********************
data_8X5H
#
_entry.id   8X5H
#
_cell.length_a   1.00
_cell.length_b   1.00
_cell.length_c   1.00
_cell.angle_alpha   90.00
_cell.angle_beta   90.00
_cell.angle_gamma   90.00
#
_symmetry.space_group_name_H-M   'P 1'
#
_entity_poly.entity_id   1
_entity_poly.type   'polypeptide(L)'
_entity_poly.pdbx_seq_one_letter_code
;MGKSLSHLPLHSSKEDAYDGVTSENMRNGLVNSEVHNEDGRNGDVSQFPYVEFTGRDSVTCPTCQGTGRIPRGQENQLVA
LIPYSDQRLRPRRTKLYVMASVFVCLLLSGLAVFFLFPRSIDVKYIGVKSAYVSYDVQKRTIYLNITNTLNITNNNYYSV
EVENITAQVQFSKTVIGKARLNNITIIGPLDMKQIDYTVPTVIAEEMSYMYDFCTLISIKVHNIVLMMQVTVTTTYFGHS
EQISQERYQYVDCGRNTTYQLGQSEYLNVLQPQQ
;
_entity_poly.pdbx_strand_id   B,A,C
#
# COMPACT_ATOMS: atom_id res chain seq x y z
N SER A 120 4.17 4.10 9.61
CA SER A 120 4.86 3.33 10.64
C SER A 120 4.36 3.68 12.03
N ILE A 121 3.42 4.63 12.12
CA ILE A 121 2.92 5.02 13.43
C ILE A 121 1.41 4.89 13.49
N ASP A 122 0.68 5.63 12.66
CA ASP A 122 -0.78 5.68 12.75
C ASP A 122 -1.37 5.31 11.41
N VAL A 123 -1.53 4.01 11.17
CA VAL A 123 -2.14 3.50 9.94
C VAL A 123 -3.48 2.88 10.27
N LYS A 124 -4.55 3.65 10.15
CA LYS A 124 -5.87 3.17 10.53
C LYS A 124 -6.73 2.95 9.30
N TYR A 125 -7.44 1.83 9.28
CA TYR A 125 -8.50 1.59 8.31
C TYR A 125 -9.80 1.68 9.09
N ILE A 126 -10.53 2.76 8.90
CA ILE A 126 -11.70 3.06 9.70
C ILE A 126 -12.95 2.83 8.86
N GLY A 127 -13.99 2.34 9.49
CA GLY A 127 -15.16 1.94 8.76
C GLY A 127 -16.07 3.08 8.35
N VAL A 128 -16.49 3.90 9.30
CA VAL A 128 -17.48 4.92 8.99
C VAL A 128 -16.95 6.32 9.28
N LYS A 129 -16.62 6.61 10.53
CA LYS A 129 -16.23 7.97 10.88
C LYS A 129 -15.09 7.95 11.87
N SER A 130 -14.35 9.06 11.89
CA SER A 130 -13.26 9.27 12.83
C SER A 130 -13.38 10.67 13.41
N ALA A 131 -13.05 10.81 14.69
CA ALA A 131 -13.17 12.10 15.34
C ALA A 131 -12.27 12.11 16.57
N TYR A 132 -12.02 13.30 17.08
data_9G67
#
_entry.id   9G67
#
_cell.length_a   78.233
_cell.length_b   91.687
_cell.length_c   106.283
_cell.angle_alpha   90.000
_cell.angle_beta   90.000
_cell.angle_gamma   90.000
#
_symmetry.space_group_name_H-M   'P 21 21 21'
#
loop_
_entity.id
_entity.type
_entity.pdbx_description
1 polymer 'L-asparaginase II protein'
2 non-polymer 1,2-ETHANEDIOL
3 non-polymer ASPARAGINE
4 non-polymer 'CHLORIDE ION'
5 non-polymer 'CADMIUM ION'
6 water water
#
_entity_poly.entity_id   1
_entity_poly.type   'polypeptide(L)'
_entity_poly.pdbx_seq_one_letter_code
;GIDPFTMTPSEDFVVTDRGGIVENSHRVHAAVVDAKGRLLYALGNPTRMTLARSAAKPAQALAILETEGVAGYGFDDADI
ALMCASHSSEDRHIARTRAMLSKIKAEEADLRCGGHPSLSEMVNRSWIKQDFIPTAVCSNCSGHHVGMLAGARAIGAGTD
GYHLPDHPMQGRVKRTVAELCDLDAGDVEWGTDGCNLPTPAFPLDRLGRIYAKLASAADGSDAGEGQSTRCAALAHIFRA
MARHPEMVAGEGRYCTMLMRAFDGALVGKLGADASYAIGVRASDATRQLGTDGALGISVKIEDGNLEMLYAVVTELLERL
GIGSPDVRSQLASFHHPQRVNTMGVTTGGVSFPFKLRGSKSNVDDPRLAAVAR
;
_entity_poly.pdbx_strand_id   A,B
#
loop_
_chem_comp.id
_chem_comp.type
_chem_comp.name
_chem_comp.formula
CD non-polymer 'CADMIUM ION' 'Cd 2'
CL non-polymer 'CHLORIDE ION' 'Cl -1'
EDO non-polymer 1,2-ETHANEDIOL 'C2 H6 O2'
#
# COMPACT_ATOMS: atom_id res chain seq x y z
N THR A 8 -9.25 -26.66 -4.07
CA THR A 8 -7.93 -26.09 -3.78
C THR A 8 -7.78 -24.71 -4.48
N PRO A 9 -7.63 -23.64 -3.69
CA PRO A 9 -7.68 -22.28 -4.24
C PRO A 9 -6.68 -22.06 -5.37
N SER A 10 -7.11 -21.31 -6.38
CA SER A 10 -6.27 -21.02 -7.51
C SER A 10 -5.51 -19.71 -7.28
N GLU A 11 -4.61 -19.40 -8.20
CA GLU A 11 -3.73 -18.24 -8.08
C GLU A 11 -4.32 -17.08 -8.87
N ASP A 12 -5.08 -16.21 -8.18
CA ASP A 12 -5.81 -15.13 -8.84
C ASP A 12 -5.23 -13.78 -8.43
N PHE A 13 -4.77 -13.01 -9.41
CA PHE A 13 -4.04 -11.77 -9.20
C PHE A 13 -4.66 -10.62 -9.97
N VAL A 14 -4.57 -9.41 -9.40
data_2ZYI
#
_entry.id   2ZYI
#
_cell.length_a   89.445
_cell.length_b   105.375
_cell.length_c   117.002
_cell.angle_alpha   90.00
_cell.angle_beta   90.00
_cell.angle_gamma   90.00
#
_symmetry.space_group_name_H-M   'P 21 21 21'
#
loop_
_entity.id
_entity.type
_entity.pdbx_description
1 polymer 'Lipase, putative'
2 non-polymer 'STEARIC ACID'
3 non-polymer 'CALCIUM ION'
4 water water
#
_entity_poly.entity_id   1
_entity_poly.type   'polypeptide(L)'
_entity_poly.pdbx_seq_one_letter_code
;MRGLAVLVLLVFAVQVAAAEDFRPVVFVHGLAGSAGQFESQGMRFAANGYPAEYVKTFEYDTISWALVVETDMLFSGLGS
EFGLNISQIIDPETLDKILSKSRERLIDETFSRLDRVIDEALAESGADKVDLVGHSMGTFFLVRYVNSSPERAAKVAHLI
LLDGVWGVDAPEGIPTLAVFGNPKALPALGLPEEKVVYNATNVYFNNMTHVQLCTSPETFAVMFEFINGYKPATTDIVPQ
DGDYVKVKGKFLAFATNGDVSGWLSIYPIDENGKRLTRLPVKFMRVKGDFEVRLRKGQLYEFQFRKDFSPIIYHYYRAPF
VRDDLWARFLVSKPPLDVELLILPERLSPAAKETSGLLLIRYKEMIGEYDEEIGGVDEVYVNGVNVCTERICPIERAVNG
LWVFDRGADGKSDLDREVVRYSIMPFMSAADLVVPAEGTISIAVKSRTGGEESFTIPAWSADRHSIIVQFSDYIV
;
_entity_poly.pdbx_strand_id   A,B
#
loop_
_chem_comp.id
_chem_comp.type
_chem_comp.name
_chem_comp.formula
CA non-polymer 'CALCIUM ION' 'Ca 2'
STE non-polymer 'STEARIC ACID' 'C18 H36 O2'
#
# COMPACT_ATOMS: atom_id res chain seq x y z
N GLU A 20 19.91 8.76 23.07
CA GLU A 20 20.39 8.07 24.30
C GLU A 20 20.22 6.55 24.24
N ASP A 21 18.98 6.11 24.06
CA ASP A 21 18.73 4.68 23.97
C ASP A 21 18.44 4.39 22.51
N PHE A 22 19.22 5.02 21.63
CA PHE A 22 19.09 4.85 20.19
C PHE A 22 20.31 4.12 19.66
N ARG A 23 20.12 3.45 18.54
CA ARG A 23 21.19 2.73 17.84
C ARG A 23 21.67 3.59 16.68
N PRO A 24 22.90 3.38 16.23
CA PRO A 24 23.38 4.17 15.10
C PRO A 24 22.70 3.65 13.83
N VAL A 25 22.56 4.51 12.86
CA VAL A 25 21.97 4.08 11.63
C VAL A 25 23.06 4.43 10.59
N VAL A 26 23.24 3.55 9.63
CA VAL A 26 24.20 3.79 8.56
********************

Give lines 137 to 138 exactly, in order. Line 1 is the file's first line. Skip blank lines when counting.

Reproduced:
_symmetry.space_group_name_H-M   'P 21 21 21'
#